Beneath the balcony on his right, Clay saw what appeared to be a converted sun
porch, a large, square room with French doors.
Clay noted with approval that the most valuable stock was
kept in locked, glass‑front display cases. Nearby, well‑cared‑for
leather spines gleamed on shelves that held more run‑of‑the‑mill
nineteenth‑century works. A faint aroma of lemon‑scented furniture
polish assaulted Clay's nostrils as he moved deeper into the shop.
Ariadne and her partner specialized in antiquarian books,
but several sections of the store were devoted to newer hardcover titles,
particularly mystery fiction and biography.
The whisper of a wool skirt against the silk slip beneath
drew Clay's gaze back to Ariadne Palmer. For the second time that morning he
felt desire slam into him. She'd looked up from her paperwork and suddenly he
was drowning in the biggest brown eyes he'd ever seen.
They're just like Fay's eyes, he tried to tell
himself. But he knew they weren't. Fay's eyes had never regarded him with so
much purely feminine interest.
Clay was no stranger to admiring glances from women. He'd
had the good fortune to inherit his mother's wholesome appearance, including
wavy blond hair and hazel eyes and skin that looked as if it had a healthy tan
even in midwinter. A successful career kept him in expensive but conservative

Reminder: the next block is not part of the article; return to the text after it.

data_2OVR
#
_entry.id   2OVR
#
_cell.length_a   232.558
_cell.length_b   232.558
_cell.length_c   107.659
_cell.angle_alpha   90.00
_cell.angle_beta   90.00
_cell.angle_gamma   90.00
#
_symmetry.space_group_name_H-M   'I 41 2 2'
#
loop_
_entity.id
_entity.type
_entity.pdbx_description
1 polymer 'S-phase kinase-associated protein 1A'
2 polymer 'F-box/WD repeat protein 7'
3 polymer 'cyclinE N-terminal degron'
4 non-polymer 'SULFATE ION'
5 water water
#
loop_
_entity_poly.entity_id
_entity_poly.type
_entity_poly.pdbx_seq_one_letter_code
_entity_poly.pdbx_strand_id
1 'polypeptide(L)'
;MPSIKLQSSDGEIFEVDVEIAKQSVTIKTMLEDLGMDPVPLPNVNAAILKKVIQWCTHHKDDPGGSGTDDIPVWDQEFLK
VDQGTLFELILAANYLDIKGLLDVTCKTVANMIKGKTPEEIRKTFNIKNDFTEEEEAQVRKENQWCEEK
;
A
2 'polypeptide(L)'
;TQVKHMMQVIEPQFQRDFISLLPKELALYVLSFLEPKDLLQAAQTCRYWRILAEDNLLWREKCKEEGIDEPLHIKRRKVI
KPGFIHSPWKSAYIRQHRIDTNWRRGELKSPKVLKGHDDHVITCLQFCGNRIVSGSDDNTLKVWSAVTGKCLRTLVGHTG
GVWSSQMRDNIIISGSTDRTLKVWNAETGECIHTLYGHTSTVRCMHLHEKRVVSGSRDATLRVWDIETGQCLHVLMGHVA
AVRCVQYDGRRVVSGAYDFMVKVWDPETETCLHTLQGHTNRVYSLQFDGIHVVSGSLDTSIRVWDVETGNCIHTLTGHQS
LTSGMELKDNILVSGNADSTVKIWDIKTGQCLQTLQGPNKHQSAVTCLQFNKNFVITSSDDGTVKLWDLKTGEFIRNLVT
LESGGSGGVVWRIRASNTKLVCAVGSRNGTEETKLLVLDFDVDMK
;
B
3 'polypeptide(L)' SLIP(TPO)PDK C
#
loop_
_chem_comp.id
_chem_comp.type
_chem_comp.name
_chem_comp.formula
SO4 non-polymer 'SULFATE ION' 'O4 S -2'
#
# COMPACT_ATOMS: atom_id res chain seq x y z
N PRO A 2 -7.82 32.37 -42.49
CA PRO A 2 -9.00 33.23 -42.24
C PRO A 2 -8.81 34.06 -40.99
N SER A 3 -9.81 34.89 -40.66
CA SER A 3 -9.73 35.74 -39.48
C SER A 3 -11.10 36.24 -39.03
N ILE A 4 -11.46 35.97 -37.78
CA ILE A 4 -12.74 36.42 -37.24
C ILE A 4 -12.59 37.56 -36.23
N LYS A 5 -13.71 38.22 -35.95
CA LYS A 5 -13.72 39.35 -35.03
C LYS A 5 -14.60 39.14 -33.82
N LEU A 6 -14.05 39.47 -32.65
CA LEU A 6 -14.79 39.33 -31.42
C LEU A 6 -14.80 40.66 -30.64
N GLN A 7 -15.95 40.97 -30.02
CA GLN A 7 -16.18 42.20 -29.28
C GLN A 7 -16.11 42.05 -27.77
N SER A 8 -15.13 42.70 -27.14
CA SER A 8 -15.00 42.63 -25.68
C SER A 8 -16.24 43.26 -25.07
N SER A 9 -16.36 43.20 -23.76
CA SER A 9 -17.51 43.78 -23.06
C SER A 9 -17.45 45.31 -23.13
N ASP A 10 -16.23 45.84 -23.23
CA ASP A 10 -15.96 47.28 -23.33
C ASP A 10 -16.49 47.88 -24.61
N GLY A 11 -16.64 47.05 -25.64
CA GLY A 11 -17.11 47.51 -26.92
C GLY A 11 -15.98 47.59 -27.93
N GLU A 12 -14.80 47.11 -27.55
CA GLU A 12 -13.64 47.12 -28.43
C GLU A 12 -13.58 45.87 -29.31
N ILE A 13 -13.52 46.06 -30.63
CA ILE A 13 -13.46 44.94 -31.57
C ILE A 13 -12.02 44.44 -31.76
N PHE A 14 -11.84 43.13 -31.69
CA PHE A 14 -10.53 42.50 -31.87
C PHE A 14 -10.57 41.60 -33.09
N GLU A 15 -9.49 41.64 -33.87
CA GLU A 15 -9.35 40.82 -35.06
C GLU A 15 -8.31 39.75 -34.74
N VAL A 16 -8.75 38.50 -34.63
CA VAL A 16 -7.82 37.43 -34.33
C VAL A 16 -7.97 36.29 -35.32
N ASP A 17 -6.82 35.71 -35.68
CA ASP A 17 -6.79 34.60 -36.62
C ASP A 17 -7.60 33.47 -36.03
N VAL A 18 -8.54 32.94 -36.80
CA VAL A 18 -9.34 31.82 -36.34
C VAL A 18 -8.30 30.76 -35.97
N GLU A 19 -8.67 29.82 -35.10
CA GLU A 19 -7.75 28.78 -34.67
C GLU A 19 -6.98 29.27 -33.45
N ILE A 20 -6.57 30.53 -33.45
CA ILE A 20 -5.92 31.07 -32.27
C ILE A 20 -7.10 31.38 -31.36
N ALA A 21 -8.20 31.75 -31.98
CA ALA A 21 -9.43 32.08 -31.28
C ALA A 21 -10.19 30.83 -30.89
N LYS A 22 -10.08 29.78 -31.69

business suits tailored to be comfortable. It was pure serendipity that the
style also did justice to his father's genetic contribution, a broad‑shouldered,
naturally athletic build.
"Good morning," Ariadne said. "Isn't it a
lovely day for early March?" Her voice was a pleasant contralto, much like
Fay's, but with a faint huskiness that Clay found both charming and unique.
"Spring thaw," he replied. Which was why the door
had been open and why he'd been able to study her for a few precious moments
before she realized he was there. Yesterday, when the entire state of Maine had
still been in a deep freeze, chimes would have announced him the moment he
entered the bookstore.
As Ariadne slid off the stool and came around the counter
toward him, a whiff of perfume preceded her—just a faint, sweet fragrance, but
enough to trigger a brief vision of a field full of wildflowers and Ariadne in
a gauzy dress. Reining in the sudden flight of fancy, Clay stared hard at the